To introduce these ideas, we analyze the data from a student experiment to explore the nature of the relationship between a person's heart rate and the frequency at which that person stepped up and down on steps of various heights. The student experimenters tested the effects of two different step heights crossed with three different stepping speeds, for a total of six different treatment combinations. In addition, they used six different subject/experimenter combinations as blocks. They used a balanced incomplete block design, meaning that every pair of factor levels appears in an equal number of blocks. For this experiment, each of the six height/frequency combinations appears in five blocks, where a block is a student exerciser and a pair of experimenters.

- Order: the overall performance order of the trial
- Block: the subject and experimenters' block
- Height: low (5.75") or high (11.5")
- Frequency: the rate of stepping. slow (14 steps/min), moderate (21 steps/min), or high (28 steps/min)
- RestHR: the resting heart rate of the subject before a trial, in beats per minute
- HR: the final heart rate of the subject after a trial, in beats per minute
- Time: the performance order within a block

% cp ~/larget/496/step.dat ~/496/step.dat % Splus -e > step.frame <- read.table("step.dat",header=T)Any variable that takes on character values will be interpreted as a factor, and any variable with only numerical values will be interpreted as quantitative by default. For the data we have read in, Time and Frequency should also be ordered factors. This S-PLUS code changes the status of both variables.

> step.frame$Frequency <- ordered(step.frame$Frequency, + levels = c("slow","moderate","fast")) > step.frame$Time <- ordered(step.frame$Time)For Frequency, you need to explicitly tell S-PLUS the proper order. For Time, S-PLUS uses the numerical order by default.

You can check that all variables are correctly classified
by using the function `sapply`,
which is similar to `apply`,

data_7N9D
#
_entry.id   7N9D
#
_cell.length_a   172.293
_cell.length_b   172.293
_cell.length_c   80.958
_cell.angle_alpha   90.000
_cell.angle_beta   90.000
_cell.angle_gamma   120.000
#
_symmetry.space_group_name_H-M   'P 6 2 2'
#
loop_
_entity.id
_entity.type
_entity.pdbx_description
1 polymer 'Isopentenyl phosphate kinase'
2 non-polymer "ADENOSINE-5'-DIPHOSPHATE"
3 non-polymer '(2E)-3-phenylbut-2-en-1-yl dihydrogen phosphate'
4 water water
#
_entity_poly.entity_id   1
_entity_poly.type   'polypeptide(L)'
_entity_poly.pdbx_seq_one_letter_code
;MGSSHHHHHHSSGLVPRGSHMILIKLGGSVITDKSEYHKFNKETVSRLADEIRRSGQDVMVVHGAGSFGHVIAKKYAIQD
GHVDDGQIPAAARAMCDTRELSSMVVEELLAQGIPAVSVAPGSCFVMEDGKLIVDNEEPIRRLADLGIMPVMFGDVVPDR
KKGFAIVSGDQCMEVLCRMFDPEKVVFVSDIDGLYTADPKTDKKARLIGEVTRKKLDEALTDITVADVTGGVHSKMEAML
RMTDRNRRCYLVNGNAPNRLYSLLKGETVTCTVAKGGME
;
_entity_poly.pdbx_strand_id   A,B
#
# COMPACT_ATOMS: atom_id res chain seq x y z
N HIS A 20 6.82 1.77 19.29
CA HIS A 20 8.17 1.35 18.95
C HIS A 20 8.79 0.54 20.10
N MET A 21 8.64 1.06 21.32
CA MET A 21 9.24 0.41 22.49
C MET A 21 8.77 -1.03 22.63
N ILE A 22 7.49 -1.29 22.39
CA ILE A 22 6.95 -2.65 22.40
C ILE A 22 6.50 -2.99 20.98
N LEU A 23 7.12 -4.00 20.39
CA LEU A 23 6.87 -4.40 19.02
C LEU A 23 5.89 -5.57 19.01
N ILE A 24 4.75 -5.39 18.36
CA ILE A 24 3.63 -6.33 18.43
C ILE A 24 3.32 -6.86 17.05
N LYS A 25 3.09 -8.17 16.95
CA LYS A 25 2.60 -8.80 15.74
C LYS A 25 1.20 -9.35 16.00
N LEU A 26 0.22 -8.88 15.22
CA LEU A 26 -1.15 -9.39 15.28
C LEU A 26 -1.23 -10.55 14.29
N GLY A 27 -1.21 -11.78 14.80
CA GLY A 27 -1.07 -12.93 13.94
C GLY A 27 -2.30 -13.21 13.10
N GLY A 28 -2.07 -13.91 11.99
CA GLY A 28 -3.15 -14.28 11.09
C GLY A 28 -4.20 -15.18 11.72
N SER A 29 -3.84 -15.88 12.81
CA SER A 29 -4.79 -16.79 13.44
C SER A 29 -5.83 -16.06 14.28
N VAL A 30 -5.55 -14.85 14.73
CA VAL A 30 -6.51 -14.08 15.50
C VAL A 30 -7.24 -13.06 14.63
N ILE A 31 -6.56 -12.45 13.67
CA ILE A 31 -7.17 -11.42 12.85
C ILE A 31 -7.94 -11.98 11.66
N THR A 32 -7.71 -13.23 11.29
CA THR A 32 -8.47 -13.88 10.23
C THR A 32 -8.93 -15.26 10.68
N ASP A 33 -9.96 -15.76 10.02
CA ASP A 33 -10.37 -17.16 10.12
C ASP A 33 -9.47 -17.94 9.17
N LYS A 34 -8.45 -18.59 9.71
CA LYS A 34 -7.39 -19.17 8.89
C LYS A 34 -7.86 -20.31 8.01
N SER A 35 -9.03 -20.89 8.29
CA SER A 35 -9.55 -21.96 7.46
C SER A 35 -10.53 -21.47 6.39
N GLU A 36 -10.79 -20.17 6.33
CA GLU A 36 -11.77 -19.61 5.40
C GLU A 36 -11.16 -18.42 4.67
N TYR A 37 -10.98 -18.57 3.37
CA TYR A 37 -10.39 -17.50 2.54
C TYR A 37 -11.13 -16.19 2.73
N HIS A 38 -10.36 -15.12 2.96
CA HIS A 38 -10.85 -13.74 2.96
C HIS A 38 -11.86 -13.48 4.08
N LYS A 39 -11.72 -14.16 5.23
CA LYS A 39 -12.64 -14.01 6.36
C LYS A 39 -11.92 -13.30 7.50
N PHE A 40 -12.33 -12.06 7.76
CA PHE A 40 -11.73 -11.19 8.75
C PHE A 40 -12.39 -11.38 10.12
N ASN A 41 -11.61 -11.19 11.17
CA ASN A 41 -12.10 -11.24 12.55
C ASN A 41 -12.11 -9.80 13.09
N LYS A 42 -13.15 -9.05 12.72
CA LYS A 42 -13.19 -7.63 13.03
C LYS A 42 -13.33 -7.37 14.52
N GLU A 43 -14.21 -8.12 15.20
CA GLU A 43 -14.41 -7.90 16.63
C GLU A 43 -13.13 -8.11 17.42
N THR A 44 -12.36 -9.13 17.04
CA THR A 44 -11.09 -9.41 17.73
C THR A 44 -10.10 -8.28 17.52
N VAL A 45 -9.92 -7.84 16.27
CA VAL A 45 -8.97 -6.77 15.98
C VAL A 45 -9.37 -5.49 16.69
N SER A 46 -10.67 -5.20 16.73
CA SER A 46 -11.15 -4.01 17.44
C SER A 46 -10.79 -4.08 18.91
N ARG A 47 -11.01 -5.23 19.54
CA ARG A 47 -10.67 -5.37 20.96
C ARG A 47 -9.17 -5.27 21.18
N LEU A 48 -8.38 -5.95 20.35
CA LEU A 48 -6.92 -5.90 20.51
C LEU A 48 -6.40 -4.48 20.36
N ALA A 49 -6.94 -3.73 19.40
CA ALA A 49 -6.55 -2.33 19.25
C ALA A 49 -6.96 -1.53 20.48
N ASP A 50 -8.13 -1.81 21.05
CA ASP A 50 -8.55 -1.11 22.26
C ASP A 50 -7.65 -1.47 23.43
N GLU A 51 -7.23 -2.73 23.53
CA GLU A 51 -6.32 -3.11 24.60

and applies a specified function to all objects in a list,
or in the case of data frames,
to each column.
The function `is.factor` returns T if a column is a factor
or an ordered factor.
The function `is.ordered` returns T
if a column is an ordered factor.

> sapply(step.frame,is.factor) > sapply(step.frame,is.ordered)The response variable we are interested in is the difference between heart rate (HR) and resting heart rate (RestHR). Create a variable called DiffHR for this difference and add it to the data frame.

> attach(step.frame) > step.frame$DiffHR <- HR - RestHR > attach(step.frame)

> plot.factor(DiffHR ~ Block + Time + Height + Frequency)Each of these pictures gives an informal indication as to whether a given factor should be included in the model. Another useful summary plot is created with

> plot.design(step.frame)

**Put your data into a data frame with each column
correctly specified as a quantitative variable,
factor, or ordered factor.**
Section 10.1 in the textbook gives more details on the syntax
for doing these tasks in S-PLUS.

**Fit a model using the appropriate function.**
Analysis of variance models are fit with the S-PLUS function `aov`.
This example continues the data introduced above.
To fit a model that predicts the difference in heart rate
based on the group of students (Block),
number in sequence of a group of experiments (Time),
height of the step (Height),
and frequency with which the exerciser steps (Frequency),

> fit <- aov(DiffHR ~ Block + Time + Height + Frequency, data=step.frame)This creates an object named

**Use diagnostic tools to examine the quality of the fitted model.**
Other functions may then be used to extract information about the model.
For example,

> summary(fit)produces the ANOVA table. If you wish to extract the fitted coefficients,

> coef(fit)does the job. If you want to work with the fitted values or residuals,

> fv <- fitted.values(fit) > r <- residuals(fit)will do the trick. Notice that the functions used above are identical to those used to examine the object created by fitting a regression model and, in fact, will work for the several other models available in S-PLUS.

The function `plot` applied to `fit` produces
a few diagnostic plots.
Again, you may exercise more control over what you wish to view
by working with the residuals, fitted values, and data directly.
For example,

> plot(fitted.values(fit),residuals(fit),xlab="Fitted Values", + ylab="Residuals") > abline(0,0)produces a plot of the residuals versus the fitted values.

Just as with regression, finding the appropriate model to describe the data requires fitting several models and examining the fits interactively. S-PLUS gives you the tools to do this. This course attempts to show you how to use these tools computationally. Courses in applied statistics are necessary for you to learn more about why these tools can be effective.

The book *Modern Applied Statistics with S-Plus*
by Venables and Ripley
and the book *Statistical Models in S* edited by Chambers and Hastie
(of which I have given you an excerpt)
include much more detailed information on practical model fitting
using S-PLUS.

Last modified: May 2, 1997

Bret Larget, larget@mathcs.duq.edu